Differences Between Types of Irons for Golf

When shopping for golf clubs, specifically irons, you are likely to find a few different models and varieties to choose from. If you are somewhat new to the game of golf, all the equipment choices you need to make can be a little bit intimidating at first. Before you go spending money on a new set of clubs, it is smart to take some time and learn more about the kinds of irons available on the market today.

One of the most-fundamental elements of any iron set is whether the club heads feature a blade or cavity-back design. Both blades and cavity backs can be good choices, depending on your ability level and personal preferences. Let's look closer at each of these two iron styles.


These are clubs that have a simple design, and are intended for better players who can control the club head and make consistent contact with the ball swing after swing. The advantage of using blades is that it is often easier to control the ball flight, and distance of your iron shots. However, on the downside, the sweet spot on a blade iron is generally smaller, and any miss-hit will usually mean your shot lands short of the target. In order to play well with blade irons, making clean contact with the back of the ball is paramount.


For most golfers, cavity-back irons are going to be the smart choice. Easier to hit than blades, cavity backs will generally have a larger sweet spot and be more forgiving when the ball isn't hit perfectly in the center of the club. What you might lose in the way of feel for the distance of the shot, you gain in the ability to have your less-than-perfect shots still come out with a reasonable result. Unless you are a low-handicap player who shoots scores in the 70's on a regular basis, cavity-back irons will likely be your best bet.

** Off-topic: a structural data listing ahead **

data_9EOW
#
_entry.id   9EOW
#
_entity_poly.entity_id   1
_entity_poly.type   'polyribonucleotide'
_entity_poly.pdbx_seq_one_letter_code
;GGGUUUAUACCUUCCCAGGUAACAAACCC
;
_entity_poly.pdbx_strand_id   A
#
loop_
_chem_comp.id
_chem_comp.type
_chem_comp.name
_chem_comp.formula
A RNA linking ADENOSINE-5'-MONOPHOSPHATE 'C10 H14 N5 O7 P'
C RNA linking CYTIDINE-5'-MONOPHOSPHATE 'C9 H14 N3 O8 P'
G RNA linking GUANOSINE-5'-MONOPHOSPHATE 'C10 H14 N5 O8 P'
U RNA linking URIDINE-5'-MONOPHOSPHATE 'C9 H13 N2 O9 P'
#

Beyond the blade vs. cavity-back issue, there is also the matter of graphite vs. steel shafts to consider. Graphite is usually lighter than steel, which can make for a faster swing but also may be harder to control for some players. Try irons with both types of shafts to decide which option you prefer. Once you have made your mind up on cavity-back or blade, and graphite or steel, you should be ready to find the right set of irons to purchase for yourself.